Capitalizing on Tragedy: BP Oil Spill Case

Staying on top of the current trends and demands is awesome, and every marketer (especially affiliates) should be constantly monitoring the hot topics, events and anything else that may influence the market they are in. However, Thumbs downthere is one thing I am particularly strongly against, and that is capitalizing on tragedies. It happens almost after every major event of such kind. Back in March I wanted to blog about those taxi drivers that raised their fares ten-fold to take people away from the Moscow subway station where the suicide bombing attacks took place. I got busy with other things then, and didn’t get to write anything up… Now I see a very similar thing happening with the BP oil spill catastrophe. Hundreds of T-shirts (and other items) are now being sold online “in support” of boycotting BP. But look at the price tags! Many of those T-shirts are in the $30-$40 price range.

I couldn’t help but tweet out about this, and almost immediately got a response from a fellow affiliate marketer, Daniel M. Clark:

Capitalizing on tragedy

Another affiliate marketing friend, Jen Goode, chimed in shortly thereafter:

Capitalism on tragedy

It is sad “to sad to see capitalism on other’s pain”. It is so wrong that it makes me simply furious!!

5 thoughts on “Capitalizing on Tragedy: BP Oil Spill Case”

  1. Thanks for that, Geno. It’s definitely wrong, that’s for sure. A little background that I can’t fit into 140 characters: back in the late 90’s I worked for a company that produced silk-screened t-shirts (and other merch) for a variety of clients in South Florida. During the mid-00’s, I designed and sold t-shirts (and other merch) online for a couple of Print on Demand companies.

    Silk screened tees are produced in batches, and the larger the run, the greater the production cost savings. A large run can result in overhead as low as a dollar or two per shirt – sometimes even much less. With online Print on Demand, it’s a little different, but the companies have a base price that they require the artist to charge, and the artist can then mark up the shirts to make his won profit.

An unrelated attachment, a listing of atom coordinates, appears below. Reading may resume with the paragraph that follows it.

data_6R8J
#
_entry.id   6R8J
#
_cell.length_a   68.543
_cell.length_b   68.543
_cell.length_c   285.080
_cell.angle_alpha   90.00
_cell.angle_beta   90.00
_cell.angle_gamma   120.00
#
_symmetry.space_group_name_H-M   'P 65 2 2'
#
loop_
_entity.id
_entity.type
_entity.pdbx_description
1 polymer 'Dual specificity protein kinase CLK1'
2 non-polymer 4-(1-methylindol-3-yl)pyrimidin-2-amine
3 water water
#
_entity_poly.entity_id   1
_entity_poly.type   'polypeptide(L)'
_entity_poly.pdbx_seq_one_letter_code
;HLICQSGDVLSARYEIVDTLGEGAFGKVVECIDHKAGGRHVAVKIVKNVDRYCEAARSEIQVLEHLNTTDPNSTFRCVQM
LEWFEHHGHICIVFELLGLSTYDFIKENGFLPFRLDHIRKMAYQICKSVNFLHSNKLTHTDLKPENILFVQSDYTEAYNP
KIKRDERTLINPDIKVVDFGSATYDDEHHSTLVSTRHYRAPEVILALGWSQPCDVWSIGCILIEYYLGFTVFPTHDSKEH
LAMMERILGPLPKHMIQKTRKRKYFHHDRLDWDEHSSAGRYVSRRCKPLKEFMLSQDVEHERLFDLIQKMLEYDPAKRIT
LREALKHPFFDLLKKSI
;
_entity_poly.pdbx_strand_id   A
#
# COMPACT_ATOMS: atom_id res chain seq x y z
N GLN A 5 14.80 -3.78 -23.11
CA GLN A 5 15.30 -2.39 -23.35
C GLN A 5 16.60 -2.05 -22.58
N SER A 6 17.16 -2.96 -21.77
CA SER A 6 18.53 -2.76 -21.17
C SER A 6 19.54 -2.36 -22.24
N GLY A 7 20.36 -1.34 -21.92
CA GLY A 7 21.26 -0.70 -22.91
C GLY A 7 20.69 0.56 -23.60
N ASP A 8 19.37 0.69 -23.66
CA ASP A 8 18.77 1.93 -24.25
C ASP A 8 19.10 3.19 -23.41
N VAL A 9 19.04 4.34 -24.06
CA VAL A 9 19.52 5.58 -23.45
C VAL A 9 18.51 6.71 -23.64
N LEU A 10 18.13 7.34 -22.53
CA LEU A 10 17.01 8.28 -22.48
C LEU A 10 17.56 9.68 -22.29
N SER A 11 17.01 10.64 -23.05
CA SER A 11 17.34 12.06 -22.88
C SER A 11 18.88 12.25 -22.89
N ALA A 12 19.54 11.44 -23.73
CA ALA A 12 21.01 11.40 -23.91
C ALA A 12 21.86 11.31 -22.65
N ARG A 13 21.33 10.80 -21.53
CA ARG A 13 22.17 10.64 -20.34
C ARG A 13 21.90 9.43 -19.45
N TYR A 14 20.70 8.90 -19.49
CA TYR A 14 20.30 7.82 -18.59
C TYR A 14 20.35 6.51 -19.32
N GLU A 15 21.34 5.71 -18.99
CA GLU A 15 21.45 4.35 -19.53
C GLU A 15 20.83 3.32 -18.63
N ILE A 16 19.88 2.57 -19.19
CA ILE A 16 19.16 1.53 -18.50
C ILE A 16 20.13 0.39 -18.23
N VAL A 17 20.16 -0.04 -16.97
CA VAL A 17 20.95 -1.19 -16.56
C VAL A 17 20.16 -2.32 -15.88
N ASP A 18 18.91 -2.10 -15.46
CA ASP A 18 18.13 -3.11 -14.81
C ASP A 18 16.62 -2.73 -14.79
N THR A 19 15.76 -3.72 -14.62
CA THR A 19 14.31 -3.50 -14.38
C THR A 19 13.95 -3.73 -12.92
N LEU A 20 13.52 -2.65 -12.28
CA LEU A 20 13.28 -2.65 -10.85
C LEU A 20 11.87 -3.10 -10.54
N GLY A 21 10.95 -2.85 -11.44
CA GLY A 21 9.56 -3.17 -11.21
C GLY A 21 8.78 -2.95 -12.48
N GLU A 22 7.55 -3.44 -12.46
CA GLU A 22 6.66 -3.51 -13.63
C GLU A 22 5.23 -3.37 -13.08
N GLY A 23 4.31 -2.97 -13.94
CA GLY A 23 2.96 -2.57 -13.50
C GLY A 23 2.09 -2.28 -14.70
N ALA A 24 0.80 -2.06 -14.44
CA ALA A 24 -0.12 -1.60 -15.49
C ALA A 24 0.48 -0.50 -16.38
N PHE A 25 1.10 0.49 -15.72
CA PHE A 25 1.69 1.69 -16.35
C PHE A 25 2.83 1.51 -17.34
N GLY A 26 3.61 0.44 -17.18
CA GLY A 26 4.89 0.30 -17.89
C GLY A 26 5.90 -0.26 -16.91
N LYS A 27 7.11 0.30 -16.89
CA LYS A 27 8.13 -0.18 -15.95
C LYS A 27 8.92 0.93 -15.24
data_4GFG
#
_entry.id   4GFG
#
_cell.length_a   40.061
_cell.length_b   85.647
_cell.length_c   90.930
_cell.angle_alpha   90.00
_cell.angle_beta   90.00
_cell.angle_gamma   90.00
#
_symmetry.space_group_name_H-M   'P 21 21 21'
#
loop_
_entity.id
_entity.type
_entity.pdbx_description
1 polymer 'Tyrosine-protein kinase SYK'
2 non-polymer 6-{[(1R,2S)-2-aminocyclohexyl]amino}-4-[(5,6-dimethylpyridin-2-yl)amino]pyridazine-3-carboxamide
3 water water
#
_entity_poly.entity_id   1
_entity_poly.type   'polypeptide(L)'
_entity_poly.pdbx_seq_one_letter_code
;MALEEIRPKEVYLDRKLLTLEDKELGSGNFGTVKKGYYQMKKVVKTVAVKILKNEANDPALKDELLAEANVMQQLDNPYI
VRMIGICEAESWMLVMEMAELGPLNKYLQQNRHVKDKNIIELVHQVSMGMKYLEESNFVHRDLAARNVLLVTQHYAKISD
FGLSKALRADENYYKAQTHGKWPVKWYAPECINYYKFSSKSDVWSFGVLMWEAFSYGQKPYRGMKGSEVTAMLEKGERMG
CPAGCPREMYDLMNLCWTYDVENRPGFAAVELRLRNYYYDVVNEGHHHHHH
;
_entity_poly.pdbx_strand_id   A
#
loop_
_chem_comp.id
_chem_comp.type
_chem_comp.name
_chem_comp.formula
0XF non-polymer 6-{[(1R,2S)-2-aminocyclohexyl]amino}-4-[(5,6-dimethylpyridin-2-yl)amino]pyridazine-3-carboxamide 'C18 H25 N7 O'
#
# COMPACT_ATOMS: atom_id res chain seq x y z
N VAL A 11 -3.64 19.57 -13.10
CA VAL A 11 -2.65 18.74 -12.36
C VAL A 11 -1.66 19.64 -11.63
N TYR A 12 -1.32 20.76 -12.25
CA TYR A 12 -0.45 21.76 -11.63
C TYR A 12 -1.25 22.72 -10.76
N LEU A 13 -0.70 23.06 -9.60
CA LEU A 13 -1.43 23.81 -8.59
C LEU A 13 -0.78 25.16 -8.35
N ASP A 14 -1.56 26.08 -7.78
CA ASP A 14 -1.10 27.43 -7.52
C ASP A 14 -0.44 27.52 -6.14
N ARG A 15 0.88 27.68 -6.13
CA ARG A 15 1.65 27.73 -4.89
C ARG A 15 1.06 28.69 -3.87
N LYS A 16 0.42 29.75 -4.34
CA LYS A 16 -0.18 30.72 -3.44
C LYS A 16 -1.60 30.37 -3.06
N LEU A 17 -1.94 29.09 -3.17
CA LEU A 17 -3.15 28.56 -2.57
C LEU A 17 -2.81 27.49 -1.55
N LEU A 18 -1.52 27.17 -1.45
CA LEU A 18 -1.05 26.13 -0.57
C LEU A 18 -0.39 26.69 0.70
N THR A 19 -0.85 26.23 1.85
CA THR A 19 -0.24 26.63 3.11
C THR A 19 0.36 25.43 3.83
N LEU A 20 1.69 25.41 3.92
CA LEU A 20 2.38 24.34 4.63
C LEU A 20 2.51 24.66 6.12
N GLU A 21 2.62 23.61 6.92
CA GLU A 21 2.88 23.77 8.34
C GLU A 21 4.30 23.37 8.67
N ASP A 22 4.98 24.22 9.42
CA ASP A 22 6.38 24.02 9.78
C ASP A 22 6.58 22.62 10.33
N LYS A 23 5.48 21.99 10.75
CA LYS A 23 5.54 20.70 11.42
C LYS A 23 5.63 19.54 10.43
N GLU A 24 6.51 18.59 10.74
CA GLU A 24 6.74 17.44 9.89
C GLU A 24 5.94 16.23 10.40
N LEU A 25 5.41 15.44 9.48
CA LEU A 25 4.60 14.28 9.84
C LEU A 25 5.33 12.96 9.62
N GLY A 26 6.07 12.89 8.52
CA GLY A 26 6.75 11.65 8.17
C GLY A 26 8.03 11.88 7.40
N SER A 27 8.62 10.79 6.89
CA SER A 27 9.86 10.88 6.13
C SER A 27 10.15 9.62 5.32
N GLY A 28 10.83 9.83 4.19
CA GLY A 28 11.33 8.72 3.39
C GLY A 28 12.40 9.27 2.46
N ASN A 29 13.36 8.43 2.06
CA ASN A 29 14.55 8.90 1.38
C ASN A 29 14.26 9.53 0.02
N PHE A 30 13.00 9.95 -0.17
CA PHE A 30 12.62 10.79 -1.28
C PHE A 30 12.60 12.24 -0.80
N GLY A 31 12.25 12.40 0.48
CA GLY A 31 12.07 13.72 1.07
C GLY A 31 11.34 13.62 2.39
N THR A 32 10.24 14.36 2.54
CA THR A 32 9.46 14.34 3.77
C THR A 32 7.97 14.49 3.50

A $35 dollar silk screened t-shirt brings almost the full amount back to the seller, give or take a couple of bucks depending on run size. A $35 shirt through an online Print on Demand company will bring back about $20 to the artist, give or take a couple of bucks.

    T-shirts and related merchandise are a massive, massive industry. Under most circumstances, it’s fantastic – but when people exploit tragedies like this, it makes me sick. If the primary concern was to raise awareness, they’d drop the retail price to put the shirt on as many backs as possible. To raise it as high as $30-$40 is pure greed.

    To those that say “but I’m giving the money I make on the shirts to charity!” I say, encourage people to give money to established charities themselves and drop your prices. If you say your goal is to raise awareness, prove it.

  2. Exactly my thinking, Daniel!! If you’re doing this to raise awareness truly fighting to make an impact, and not being driven by the monetary benefits that may be involved, do it for the cause!! Otherwise, you’re hurting the very cause by your actions.

    As always, thank you for taking the time to comment.

  3. You are very right about this topic Geno. People trying to make a buck on people’s emotions, and it’s tragedy. Many people are selling hundreds of shirts out of the French Quarter in New Orleans claiming to give donations to those in need. I say challenge those people as to where the money is going and how much. I bet you will get a blank stare or two!

    $30-$40 is an outrageous price to be selling a t-shirt. As Daniel said, that is a massive profit margin indeed. There are simply too many greedy hands trying to get their share of the hype and it makes people think twice about giving all together.

    I live in Raceland, Louisiana, (about an hour north of Grand Isle) and I see the first hand effect of this oil spill all around us. I am a screen printer by hobby and want to do my part by selling t-shirts. I’ve come completely out in the open with how much, and where these donations are going. I think everyone should do the same to give the people who donate some sort of peace of mind.

  4. Thanks for your comment, Jarad; and yes, it is sad seeing “people trying to make a buck on people’s emotions”, or really on someone’s tragedy.

    Linda Buquet posted some food for thought (on affiliate involvement in similar situations) a few days ago too.

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